Be aware of your attitudes concerning people with gender-atypical appearance or behaviour. Use names and pronouns that are appropriate to the person’s gender presentation and identity; if in doubt,ask their preference.
Don’t make assumptions about transgender people’s sexual orientation, desire for surgical or hormonal treatment, or other aspects of their identity or transition plans. If you have a reason to need to know, ask.
Don’t confuse gender dysphoria with gender expression: Gender-dysphoric males may not always appear stereotypically feminine, and not all gender-variant men are gender-dysphoric; gender-dysphoric females may not always appear stereotypically masculine, and not all gender-variant women are gender-dysphoric. Keep the lines of communication open with the transgender person in your life.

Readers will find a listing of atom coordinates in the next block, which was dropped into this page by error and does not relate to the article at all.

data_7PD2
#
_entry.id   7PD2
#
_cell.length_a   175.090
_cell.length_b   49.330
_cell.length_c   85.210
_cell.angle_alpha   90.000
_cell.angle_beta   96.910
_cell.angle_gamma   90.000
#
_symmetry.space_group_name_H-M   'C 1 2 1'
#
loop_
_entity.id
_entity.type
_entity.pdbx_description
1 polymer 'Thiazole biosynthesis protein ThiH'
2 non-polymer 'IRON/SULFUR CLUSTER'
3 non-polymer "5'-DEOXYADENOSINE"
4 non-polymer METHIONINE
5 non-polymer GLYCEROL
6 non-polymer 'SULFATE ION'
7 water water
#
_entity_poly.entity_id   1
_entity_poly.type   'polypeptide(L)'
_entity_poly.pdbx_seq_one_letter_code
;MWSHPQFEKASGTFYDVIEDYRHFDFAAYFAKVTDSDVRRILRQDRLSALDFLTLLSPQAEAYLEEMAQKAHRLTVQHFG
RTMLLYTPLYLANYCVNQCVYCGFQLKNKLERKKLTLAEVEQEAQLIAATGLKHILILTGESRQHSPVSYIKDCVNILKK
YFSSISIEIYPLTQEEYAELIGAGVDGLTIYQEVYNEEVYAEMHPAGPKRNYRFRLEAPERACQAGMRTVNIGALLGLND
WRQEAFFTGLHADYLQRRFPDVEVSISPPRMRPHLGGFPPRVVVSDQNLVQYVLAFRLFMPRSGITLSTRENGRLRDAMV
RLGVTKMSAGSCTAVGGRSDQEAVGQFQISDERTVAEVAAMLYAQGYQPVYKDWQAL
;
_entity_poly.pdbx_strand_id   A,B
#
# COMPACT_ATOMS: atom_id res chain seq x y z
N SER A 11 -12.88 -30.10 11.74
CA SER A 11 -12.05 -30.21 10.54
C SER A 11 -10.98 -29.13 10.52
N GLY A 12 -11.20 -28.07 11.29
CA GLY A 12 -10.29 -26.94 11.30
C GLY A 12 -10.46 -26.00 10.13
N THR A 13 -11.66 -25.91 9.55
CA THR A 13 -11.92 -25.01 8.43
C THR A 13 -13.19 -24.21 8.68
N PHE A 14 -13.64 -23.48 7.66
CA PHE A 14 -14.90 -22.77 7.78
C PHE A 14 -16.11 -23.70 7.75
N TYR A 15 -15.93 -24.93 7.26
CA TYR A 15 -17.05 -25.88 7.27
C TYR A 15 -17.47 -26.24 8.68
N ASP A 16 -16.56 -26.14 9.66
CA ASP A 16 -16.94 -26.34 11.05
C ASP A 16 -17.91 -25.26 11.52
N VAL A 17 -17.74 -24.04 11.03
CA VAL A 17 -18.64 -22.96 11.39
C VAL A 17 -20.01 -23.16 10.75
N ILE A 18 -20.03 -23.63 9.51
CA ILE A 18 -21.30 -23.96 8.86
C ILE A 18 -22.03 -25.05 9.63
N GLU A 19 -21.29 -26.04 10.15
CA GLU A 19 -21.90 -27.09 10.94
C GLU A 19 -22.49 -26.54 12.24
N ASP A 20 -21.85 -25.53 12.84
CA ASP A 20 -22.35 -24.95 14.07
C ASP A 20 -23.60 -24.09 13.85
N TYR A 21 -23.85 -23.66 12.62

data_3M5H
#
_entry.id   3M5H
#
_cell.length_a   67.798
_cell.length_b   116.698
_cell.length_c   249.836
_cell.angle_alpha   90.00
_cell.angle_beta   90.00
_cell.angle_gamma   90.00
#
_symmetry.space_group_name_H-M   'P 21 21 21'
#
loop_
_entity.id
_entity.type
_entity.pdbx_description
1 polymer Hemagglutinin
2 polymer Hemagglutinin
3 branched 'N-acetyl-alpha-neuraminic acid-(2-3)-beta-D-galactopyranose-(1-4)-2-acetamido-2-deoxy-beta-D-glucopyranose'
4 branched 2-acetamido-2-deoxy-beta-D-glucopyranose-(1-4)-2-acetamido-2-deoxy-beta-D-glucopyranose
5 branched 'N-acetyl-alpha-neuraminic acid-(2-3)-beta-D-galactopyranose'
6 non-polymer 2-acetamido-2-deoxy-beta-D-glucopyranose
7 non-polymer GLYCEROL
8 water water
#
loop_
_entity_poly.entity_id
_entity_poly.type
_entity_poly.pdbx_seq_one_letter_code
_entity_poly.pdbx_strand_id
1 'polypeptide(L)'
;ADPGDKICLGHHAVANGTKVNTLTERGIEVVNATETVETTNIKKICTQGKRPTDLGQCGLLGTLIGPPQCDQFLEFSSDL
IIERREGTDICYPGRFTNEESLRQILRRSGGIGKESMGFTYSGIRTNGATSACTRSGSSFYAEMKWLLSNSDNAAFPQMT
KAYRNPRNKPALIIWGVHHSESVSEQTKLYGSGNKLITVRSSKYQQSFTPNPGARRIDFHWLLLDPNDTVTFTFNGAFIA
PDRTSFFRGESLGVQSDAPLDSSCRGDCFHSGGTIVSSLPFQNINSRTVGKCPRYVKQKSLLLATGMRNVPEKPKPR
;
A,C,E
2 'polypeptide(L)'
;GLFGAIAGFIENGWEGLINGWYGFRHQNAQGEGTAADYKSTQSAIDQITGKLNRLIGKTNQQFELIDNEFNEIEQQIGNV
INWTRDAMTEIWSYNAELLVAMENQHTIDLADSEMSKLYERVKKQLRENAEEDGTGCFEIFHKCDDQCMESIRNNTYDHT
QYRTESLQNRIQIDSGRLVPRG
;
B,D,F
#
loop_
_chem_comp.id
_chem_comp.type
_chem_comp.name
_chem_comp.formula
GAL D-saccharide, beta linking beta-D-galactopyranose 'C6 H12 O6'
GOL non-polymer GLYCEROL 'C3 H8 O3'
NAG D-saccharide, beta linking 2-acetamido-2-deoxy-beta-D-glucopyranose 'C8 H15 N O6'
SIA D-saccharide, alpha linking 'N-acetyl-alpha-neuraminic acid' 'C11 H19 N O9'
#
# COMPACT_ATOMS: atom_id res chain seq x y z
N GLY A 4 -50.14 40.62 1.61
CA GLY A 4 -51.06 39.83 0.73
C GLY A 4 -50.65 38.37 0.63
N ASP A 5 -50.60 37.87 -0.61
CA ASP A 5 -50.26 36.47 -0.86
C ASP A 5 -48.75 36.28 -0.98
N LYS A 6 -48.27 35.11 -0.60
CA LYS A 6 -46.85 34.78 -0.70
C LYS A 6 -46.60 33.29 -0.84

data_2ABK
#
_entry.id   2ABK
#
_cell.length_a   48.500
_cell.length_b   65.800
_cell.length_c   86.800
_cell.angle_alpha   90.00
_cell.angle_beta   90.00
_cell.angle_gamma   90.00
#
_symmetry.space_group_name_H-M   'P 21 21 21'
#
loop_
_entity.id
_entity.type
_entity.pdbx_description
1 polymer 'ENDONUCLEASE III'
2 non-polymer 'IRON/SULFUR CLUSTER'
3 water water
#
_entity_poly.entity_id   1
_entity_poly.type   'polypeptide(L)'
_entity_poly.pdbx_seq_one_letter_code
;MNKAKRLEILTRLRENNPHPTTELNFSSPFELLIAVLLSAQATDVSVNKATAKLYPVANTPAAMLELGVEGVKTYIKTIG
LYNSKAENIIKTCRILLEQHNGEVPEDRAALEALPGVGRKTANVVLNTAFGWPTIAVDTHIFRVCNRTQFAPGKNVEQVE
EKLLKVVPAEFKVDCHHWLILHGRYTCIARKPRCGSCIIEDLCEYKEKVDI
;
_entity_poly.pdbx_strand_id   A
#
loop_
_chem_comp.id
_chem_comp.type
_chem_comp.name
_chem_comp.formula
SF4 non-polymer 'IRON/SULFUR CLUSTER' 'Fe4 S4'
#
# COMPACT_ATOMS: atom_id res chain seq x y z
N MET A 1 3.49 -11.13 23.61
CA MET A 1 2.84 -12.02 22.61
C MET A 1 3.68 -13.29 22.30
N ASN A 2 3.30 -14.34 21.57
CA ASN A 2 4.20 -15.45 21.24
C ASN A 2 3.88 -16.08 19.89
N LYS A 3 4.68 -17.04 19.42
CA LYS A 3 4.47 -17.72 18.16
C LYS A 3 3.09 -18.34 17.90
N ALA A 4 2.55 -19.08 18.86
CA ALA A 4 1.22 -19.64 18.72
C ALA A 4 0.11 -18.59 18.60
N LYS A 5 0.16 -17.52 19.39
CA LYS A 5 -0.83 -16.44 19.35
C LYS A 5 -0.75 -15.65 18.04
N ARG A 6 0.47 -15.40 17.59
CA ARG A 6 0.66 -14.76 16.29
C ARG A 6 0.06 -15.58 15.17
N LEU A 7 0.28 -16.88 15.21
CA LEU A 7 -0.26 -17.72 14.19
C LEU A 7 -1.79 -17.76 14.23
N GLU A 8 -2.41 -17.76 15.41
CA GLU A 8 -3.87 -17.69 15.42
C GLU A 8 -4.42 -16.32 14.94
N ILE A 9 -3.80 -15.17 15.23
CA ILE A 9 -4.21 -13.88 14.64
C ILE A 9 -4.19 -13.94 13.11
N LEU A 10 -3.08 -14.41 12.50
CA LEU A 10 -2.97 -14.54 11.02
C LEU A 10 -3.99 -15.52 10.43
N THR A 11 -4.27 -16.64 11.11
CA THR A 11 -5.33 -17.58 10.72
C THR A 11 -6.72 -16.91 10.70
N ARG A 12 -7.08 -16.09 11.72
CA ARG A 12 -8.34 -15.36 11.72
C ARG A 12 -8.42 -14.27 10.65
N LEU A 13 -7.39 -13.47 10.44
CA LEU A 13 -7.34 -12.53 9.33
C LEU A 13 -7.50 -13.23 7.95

Get support in processing your own reactions. It can take some time to adjust to seeing someone who is transitioning in a new way. Having someone close to you transition will be an adjustment and can be challenging, especially for partners, parents, and children.Seek support in dealing with your feelings.
You are not alone. Mental health professionals and support groups for family, friends, and significant others of transgender people can be useful resources.